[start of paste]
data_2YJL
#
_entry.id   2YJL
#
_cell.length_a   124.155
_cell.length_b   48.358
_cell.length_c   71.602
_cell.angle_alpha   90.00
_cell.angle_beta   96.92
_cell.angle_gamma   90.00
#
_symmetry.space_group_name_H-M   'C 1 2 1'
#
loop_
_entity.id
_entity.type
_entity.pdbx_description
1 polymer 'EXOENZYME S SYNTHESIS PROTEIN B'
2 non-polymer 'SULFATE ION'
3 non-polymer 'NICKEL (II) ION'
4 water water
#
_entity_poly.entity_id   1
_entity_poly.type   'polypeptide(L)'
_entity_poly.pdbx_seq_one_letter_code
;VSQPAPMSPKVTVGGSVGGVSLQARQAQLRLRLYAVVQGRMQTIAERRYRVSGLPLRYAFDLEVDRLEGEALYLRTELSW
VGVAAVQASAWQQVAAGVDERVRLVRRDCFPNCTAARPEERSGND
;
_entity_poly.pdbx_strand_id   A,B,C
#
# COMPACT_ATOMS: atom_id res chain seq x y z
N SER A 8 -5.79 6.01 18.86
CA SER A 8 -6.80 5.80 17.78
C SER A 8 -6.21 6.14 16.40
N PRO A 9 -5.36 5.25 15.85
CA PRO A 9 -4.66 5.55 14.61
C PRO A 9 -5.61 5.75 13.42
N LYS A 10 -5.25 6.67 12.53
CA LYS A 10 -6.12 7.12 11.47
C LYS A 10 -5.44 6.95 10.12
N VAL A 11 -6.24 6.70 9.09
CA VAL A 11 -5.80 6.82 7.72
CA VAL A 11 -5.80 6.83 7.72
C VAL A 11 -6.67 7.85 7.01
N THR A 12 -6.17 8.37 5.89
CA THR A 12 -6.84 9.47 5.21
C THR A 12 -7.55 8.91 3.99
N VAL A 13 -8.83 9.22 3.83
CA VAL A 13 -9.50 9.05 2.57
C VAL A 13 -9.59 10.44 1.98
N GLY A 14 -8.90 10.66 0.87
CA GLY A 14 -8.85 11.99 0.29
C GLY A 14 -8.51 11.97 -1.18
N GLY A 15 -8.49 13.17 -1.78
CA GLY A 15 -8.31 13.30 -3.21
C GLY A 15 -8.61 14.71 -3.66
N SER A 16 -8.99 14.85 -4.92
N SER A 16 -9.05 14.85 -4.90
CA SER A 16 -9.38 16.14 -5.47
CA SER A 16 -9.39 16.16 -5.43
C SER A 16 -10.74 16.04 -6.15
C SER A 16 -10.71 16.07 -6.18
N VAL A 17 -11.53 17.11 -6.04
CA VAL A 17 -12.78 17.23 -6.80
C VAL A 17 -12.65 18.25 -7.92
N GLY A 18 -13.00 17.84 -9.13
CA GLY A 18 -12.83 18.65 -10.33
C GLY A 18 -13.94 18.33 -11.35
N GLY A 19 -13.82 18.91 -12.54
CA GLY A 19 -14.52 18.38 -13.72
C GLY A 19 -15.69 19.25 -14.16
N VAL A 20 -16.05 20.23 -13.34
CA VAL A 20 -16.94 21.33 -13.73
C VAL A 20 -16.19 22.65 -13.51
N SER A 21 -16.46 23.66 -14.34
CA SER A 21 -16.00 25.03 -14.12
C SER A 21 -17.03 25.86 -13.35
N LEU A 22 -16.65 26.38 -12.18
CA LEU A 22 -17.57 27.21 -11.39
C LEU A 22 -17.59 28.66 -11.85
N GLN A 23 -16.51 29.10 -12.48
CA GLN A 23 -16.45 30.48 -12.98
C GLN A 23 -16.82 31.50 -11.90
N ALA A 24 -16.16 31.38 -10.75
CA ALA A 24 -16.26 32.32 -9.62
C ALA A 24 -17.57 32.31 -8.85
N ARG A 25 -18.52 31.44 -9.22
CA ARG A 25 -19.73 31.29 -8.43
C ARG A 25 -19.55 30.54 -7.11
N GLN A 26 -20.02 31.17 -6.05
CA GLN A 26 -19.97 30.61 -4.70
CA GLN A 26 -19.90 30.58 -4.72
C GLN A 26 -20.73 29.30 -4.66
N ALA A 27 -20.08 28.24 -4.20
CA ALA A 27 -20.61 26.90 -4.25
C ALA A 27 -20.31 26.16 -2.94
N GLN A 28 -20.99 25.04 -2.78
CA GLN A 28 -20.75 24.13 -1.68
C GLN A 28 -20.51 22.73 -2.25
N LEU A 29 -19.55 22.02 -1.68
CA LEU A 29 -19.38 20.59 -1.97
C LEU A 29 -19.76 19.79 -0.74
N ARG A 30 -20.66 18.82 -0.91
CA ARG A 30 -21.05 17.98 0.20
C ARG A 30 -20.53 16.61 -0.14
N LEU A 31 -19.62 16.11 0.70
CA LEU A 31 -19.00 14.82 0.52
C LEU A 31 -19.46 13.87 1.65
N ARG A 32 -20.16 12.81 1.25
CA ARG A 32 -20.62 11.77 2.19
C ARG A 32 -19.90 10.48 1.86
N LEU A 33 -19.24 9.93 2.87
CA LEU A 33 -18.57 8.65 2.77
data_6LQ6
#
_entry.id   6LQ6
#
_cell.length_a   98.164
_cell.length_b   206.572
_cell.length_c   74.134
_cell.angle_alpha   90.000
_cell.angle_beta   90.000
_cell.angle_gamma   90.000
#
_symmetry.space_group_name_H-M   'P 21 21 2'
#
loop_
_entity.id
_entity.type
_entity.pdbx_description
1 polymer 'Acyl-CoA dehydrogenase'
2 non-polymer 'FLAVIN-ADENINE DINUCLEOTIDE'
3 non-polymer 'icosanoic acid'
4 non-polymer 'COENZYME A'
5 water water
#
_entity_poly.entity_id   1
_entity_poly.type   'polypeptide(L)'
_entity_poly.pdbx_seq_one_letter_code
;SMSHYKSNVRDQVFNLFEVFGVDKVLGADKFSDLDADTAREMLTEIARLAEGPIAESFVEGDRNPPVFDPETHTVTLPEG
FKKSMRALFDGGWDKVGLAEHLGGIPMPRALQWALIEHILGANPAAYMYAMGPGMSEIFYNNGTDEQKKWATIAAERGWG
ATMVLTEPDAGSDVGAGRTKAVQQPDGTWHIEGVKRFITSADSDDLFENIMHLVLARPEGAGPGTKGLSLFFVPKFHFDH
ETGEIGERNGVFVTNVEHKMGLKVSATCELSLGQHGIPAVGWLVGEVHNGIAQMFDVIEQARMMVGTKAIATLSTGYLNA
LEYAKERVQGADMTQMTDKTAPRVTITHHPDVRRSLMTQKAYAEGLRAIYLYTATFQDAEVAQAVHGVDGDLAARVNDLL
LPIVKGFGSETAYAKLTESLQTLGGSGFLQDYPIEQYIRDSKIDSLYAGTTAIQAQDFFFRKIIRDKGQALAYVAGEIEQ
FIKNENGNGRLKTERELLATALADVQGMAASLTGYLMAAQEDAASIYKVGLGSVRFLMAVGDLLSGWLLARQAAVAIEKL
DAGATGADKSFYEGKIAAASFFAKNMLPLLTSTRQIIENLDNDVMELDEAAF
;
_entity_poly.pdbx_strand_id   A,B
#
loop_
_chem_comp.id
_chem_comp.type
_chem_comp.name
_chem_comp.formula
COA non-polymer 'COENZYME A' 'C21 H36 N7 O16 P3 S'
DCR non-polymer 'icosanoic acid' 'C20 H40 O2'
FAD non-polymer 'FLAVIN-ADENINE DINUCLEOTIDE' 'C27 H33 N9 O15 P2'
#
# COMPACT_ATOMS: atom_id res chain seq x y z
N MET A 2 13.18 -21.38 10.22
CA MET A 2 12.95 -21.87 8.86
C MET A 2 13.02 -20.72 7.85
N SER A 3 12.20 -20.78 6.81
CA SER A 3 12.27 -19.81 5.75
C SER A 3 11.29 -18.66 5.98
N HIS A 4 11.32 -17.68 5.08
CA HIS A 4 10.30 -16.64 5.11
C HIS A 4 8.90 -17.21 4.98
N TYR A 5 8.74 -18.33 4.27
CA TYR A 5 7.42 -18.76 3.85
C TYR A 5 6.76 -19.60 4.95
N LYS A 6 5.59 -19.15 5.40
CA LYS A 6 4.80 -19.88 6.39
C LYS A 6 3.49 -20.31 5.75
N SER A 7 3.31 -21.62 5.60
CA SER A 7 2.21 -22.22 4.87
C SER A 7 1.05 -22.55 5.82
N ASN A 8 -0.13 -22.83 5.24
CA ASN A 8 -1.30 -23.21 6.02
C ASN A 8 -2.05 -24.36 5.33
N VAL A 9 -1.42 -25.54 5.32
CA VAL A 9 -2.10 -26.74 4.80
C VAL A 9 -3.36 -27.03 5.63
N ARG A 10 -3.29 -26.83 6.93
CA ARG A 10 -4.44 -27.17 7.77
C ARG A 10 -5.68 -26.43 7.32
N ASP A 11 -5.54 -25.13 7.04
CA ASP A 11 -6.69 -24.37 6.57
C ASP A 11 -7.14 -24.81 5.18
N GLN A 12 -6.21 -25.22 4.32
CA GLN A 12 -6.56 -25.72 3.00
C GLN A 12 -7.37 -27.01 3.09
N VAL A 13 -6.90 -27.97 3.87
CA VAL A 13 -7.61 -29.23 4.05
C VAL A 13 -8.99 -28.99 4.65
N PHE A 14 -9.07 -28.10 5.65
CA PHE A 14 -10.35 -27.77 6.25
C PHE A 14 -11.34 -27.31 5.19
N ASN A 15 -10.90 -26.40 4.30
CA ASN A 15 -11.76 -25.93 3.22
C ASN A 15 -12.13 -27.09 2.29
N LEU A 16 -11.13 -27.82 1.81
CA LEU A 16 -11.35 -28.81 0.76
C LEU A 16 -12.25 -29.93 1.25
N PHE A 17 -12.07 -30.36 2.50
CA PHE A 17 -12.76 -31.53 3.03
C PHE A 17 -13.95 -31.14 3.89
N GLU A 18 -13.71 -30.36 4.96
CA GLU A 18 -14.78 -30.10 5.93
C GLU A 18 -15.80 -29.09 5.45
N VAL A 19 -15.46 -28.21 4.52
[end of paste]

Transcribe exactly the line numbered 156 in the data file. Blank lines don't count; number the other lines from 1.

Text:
COA non-polymer 'COENZYME A' 'C21 H36 N7 O16 P3 S'